purple hibiscus

purple hibiscus - Jennifer Clift Dr. Charles Lewis English...

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Jennifer Clift Dr. Charles Lewis English 1101 September 9, 2007 The Purple Hibiscus Within the first few pages of The Purple Hibiscus, Adichie is able to introduce major controversial themes that occur throughout her book including those of hypocrisy, religion, defiance in relation to gender, trauma and vulnerability, emotional suppression, and colonialism. Kambili’s (the narrator) family attends a local Catholic church that depicts the colonialism occurring in Nigeria. “Even though Father Benedict had been at St. Agnes for seven years, people still referred to him as ‘our new priest.’ Perhaps they would not have if he had not been white… Father Benedict had changed things in the parish, such as insisting that the Credo and kyrie be recited only in Latin; Igbo was not acceptable. Also, hand clapping was to be kept at a minimum.” Adichie, THE PURPLE HIBISCUS, 4. Kambili’s older brother Jaja commits an unthinkable act of radical defiance against the Catholic Church as well as his father. During church Jaja did not take communion. Before Papa lost his temper he asked Jaja why he refused it. Jaja gave the excuses that “the wafer gives me bad breath,” and “the priest keeps touching my mouth and it nauseates me.” Adichie, THE PURPLE HIBISCUS, 6. This act angered Papa because he is fanatically religious and forces his beliefs and morals on his children. As a result of his thinking that his family should be physically punished for their sins, Papa threw his heavy church missal with the intention of hitting Jaja, perfectly exhibiting Papa’s extreme religious hypocrisy as well as the deep trauma he causes to his family.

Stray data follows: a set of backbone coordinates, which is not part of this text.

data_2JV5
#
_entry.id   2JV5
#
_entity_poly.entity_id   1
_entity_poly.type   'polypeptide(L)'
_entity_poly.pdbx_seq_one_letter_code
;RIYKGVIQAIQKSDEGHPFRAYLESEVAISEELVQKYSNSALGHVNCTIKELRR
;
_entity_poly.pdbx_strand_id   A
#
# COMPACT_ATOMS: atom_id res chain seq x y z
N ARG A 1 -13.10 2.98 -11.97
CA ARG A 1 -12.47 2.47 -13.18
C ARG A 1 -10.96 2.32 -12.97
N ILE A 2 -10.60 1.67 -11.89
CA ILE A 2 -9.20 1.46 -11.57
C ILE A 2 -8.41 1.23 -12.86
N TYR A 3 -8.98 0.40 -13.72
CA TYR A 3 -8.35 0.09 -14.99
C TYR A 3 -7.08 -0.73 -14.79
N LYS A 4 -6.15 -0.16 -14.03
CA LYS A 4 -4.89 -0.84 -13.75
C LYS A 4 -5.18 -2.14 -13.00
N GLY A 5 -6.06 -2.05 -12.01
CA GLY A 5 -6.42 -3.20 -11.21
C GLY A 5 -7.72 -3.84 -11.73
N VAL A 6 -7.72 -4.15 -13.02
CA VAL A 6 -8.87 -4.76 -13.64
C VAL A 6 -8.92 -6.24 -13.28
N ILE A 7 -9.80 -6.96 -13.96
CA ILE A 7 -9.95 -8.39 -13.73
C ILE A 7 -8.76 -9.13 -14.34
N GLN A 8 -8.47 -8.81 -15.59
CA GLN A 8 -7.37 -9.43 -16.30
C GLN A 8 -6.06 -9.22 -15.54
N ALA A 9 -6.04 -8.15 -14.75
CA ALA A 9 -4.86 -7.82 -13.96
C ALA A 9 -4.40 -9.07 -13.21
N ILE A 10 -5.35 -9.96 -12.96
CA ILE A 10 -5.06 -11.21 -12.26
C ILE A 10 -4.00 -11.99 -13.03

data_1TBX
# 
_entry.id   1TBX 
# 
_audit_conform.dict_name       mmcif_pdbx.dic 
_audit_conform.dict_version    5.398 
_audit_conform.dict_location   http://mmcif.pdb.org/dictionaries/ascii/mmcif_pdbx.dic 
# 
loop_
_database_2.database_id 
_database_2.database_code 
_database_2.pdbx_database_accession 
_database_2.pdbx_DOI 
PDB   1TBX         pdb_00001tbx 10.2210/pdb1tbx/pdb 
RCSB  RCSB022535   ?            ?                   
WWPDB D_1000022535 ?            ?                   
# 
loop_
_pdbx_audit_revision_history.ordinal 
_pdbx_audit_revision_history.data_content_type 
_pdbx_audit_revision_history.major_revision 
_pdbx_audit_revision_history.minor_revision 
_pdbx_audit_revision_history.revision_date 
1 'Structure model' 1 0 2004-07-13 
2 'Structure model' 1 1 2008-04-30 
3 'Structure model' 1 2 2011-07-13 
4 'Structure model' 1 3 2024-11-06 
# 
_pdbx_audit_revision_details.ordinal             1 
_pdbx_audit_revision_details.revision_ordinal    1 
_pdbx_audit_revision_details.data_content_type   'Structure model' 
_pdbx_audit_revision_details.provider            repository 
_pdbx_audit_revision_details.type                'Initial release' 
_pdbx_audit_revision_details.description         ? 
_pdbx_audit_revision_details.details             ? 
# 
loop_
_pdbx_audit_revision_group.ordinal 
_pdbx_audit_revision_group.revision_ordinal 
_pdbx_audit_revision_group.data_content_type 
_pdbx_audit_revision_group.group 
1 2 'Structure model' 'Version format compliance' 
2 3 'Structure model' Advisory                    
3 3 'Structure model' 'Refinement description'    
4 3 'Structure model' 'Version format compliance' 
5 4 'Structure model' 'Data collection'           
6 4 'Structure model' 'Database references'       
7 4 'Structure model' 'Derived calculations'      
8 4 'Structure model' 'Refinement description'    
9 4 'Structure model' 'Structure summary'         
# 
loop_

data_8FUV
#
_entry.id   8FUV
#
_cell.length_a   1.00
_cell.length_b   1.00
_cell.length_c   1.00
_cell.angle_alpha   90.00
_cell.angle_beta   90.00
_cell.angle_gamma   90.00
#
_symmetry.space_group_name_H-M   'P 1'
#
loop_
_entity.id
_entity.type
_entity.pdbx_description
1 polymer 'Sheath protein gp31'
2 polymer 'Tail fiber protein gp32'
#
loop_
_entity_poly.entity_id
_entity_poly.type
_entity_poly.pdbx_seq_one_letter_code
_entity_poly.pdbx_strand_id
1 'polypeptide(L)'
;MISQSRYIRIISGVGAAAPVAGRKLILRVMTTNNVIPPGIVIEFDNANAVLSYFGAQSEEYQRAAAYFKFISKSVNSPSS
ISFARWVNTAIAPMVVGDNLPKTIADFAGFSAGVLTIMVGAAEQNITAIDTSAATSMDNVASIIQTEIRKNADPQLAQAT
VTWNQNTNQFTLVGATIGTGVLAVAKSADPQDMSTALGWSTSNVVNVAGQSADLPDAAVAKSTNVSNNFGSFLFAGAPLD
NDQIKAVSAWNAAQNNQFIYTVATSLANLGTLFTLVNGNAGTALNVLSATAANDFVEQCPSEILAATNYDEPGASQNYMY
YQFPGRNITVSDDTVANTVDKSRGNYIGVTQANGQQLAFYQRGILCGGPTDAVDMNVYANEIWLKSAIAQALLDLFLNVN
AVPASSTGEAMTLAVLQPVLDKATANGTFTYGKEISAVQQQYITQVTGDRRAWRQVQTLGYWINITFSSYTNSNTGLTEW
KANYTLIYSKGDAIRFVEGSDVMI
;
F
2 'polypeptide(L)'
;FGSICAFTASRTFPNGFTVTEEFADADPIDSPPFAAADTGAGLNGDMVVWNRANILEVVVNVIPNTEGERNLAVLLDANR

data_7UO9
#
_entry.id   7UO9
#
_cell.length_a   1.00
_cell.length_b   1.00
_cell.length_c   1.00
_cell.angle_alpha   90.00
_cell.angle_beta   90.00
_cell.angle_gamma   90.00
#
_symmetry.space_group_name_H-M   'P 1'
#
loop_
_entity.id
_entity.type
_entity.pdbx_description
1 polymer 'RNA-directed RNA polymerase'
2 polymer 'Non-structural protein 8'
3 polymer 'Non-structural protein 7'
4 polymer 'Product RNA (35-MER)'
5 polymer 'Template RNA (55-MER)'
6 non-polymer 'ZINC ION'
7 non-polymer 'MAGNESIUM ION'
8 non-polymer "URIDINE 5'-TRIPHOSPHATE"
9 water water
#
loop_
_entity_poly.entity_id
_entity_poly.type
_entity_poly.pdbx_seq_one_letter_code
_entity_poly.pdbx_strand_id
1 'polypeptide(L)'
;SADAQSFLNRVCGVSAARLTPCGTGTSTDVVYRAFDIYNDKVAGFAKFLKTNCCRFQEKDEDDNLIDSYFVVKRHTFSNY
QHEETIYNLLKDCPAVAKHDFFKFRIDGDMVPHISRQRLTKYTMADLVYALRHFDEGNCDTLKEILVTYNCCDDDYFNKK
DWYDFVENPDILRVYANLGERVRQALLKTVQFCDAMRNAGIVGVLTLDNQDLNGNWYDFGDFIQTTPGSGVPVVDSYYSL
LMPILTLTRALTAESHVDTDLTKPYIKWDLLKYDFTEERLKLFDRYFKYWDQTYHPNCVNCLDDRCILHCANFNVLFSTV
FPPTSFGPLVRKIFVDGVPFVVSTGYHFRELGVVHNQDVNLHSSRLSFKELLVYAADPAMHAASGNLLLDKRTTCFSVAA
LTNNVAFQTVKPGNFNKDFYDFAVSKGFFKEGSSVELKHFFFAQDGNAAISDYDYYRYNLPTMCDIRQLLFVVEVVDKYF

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Unlike most times, Papa was unsuccessful in harming his target and the missal didn’t hit Jaja; though it did break his mother’s sacred figurines. It was evident that Kambili, being very emotionally repressed by her father, wanted to comfort her brother and her mother at this time but was too vulnerable and not strong enough to stand up to and defy her father. Papa’s oppressive control chokes his family, condemning them to tremendous emotional suppression. They have always been forced into controlling any emotions going against Papa’s strict, almost inaccessible wishes. The vast degree of the family’s suppression really comes out during their visit to Aunty Ifeoma’s house because of the vast difference in the children’s behavior and attitudes, and the difference between Ifeoma and Mama. Kambili’s reaction to the family is total shock at the allowance of Aunty’s family unit to act according to their desires, speak what they want when they want, and not live according to a strict schedule. When Amaka cries freely Kambili’s thoughts are, “She had not learned the art of silent crying; she had not needed to.” Adichie, THE PURPLE HIBISCUS, 185. Aunty’s family and Father Amadi have even more outspoken reactions to the emotional suppression of Kambili and Jaja than they had about their own freedom. Amaka says, “Are you sure they’re not abnormal, mom?” Adichie, THE PURPLE HIBISCUS, 141.
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purple hibiscus - Jennifer Clift Dr. Charles Lewis English...

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